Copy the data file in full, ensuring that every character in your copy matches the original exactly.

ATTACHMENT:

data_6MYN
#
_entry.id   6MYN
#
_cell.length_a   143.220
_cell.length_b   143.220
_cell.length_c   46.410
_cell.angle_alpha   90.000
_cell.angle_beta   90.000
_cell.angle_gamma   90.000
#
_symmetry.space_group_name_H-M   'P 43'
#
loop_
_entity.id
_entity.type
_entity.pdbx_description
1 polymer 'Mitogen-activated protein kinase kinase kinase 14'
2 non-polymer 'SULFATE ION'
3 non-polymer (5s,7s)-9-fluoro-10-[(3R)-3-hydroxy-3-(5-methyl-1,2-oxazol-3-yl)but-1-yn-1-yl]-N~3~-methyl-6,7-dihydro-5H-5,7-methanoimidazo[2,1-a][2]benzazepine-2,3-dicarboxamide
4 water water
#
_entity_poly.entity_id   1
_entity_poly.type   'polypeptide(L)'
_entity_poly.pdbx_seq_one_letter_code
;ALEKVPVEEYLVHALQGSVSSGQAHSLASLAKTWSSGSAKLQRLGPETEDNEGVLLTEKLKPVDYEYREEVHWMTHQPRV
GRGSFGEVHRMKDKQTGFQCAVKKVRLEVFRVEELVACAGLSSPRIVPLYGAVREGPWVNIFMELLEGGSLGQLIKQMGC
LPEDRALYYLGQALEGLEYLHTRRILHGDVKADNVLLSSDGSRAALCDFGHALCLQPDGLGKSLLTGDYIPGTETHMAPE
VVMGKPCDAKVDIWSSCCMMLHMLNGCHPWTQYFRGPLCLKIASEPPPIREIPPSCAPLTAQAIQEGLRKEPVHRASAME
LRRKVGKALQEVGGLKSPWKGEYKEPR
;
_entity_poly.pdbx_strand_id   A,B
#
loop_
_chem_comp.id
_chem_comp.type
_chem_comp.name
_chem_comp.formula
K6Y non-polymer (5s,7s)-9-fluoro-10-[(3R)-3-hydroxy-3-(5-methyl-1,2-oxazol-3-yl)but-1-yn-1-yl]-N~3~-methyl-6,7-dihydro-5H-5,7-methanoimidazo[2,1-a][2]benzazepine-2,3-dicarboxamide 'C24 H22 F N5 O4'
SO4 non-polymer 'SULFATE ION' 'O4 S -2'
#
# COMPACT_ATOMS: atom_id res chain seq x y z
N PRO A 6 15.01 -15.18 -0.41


data_6MYN
#
_entry.id   6MYN
#
_cell.length_a   143.220
_cell.length_b   143.220
_cell.length_c   46.410
_cell.angle_alpha   90.000
_cell.angle_beta   90.000
_cell.angle_gamma   90.000
#
_symmetry.space_group_name_H-M   'P 43'
#
loop_
_entity.id
_entity.type
_entity.pdbx_description
1 polymer 'Mitogen-activated protein kinase kinase kinase 14'
2 non-polymer 'SULFATE ION'
3 non-polymer (5s,7s)-9-fluoro-10-[(3R)-3-hydroxy-3-(5-methyl-1,2-oxazol-3-yl)but-1-yn-1-yl]-N~3~-methyl-6,7-dihydro-5H-5,7-methanoimidazo[2,1-a][2]benzazepine-2,3-dicarboxamide
4 water water
#
_entity_poly.entity_id   1
_entity_poly.type   'polypeptide(L)'
_entity_poly.pdbx_seq_one_letter_code
;ALEKVPVEEYLVHALQGSVSSGQAHSLASLAKTWSSGSAKLQRLGPETEDNEGVLLTEKLKPVDYEYREEVHWMTHQPRV
GRGSFGEVHRMKDKQTGFQCAVKKVRLEVFRVEELVACAGLSSPRIVPLYGAVREGPWVNIFMELLEGGSLGQLIKQMGC
LPEDRALYYLGQALEGLEYLHTRRILHGDVKADNVLLSSDGSRAALCDFGHALCLQPDGLGKSLLTGDYIPGTETHMAPE
VVMGKPCDAKVDIWSSCCMMLHMLNGCHPWTQYFRGPLCLKIASEPPPIREIPPSCAPLTAQAIQEGLRKEPVHRASAME
LRRKVGKALQEVGGLKSPWKGEYKEPR
;
_entity_poly.pdbx_strand_id   A,B
#
loop_
_chem_comp.id
_chem_comp.type
_chem_comp.name
_chem_comp.formula
K6Y non-polymer (5s,7s)-9-fluoro-10-[(3R)-3-hydroxy-3-(5-methyl-1,2-oxazol-3-yl)but-1-yn-1-yl]-N~3~-methyl-6,7-dihydro-5H-5,7-methanoimidazo[2,1-a][2]benzazepine-2,3-dicarboxamide 'C24 H22 F N5 O4'
SO4 non-polymer 'SULFATE ION' 'O4 S -2'
#
# COMPACT_ATOMS: atom_id res chain seq x y z
N PRO A 6 15.01 -15.18 -0.41